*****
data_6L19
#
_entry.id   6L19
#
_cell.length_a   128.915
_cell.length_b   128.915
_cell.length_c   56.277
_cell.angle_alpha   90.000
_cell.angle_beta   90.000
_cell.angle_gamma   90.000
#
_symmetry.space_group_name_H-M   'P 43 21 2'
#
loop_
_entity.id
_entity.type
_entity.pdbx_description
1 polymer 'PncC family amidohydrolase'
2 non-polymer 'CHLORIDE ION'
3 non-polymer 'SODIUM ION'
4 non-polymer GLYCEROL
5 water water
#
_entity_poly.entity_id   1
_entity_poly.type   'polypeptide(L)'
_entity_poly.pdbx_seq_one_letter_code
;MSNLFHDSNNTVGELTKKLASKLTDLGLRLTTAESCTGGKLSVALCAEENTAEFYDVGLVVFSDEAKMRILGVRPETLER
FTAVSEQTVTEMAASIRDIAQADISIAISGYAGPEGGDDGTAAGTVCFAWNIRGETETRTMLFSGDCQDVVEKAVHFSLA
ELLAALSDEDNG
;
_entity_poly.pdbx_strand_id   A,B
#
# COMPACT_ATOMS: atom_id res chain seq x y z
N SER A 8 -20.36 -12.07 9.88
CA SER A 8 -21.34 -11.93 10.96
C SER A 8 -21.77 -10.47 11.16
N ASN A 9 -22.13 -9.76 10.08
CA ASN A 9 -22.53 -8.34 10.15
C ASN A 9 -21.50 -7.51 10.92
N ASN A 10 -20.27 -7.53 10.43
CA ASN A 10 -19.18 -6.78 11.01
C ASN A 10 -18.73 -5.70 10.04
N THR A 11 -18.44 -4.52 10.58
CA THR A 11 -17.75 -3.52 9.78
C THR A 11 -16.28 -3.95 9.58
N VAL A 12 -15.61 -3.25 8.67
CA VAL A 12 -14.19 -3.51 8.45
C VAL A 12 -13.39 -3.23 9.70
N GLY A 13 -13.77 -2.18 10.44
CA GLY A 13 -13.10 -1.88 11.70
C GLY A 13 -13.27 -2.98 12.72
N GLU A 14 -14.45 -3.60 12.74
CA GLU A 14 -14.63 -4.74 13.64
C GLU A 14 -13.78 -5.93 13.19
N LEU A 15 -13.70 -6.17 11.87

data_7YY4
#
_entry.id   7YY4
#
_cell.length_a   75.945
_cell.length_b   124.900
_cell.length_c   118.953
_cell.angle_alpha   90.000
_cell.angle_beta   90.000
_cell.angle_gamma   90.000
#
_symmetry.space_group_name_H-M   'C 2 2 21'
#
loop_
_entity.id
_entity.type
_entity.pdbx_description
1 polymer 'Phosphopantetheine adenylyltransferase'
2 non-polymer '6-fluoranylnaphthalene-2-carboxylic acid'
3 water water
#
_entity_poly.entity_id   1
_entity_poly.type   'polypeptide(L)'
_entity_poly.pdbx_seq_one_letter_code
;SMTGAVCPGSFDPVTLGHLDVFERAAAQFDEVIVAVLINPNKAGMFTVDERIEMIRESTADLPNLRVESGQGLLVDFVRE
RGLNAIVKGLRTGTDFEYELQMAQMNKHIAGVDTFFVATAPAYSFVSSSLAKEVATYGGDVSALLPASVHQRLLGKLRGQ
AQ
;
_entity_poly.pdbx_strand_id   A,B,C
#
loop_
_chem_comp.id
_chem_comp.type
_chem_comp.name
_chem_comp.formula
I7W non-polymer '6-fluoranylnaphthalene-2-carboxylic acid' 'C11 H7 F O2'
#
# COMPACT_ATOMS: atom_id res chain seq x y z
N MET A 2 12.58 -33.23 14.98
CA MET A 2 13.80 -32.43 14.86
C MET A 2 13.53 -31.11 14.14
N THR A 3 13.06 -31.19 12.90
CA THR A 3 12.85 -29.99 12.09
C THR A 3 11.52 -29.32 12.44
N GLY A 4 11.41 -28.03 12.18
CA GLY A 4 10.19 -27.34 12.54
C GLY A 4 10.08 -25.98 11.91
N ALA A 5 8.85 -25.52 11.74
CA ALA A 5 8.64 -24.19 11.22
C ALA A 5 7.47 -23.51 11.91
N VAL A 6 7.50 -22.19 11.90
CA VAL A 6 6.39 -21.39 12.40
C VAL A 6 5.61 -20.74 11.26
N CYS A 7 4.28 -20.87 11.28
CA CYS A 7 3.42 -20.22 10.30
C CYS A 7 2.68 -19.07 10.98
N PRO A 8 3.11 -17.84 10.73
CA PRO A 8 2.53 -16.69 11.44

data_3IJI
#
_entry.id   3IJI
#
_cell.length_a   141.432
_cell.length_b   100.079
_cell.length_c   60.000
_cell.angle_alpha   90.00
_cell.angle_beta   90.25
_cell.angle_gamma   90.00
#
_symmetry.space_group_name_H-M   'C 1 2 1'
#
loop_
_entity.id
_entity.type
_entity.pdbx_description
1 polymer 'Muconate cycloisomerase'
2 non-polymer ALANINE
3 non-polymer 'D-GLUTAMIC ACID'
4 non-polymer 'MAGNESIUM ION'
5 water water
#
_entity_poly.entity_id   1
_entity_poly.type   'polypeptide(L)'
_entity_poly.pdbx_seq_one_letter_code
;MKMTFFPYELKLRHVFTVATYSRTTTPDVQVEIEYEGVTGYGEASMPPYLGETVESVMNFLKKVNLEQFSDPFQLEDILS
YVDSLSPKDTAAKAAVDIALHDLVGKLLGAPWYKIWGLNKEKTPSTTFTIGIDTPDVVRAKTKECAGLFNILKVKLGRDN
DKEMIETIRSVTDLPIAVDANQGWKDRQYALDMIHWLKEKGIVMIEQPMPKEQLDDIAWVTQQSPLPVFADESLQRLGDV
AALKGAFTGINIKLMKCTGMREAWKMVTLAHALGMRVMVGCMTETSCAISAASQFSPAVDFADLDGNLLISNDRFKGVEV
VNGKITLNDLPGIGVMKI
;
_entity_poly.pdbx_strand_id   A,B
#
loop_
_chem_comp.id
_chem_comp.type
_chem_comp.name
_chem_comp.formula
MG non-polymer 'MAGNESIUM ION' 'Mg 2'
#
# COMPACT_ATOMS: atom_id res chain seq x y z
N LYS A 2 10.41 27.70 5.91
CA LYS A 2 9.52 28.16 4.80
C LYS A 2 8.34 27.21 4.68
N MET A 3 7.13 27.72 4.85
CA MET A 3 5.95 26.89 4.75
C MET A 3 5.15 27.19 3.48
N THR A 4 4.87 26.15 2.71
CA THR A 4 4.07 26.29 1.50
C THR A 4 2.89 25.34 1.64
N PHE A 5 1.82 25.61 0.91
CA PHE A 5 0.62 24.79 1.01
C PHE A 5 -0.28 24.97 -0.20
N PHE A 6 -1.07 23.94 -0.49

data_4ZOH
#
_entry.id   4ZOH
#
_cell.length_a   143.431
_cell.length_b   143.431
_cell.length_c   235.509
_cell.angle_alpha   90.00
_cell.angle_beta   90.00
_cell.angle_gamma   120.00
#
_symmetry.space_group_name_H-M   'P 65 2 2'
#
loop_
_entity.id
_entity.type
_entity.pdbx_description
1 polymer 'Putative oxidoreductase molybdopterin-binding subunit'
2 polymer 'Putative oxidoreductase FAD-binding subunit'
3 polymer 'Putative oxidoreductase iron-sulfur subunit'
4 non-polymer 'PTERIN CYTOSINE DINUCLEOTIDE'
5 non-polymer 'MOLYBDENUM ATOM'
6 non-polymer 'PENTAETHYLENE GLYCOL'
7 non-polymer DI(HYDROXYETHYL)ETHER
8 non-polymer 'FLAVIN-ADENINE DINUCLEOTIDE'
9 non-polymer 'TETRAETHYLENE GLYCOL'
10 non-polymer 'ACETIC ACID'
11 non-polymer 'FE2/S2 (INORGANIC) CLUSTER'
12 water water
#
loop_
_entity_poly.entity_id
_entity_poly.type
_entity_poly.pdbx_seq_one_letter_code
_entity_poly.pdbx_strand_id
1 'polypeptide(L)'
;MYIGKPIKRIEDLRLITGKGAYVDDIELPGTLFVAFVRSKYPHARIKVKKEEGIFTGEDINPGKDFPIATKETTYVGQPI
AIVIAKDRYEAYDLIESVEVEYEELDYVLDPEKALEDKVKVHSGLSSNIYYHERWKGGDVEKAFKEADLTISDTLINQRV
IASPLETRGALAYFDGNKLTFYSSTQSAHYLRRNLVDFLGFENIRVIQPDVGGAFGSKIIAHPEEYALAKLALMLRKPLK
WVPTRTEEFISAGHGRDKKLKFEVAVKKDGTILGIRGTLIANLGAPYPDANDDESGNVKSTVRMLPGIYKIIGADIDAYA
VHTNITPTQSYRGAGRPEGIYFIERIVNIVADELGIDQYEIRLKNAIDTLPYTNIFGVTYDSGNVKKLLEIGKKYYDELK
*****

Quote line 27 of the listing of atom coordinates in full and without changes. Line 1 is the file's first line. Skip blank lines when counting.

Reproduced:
;MSNLFHDSNNTVGELTKKLASKLTDLGLRLTTAESCTGGKLSVALCAEENTAEFYDVGLVVFSDEAKMRILGVRPETLER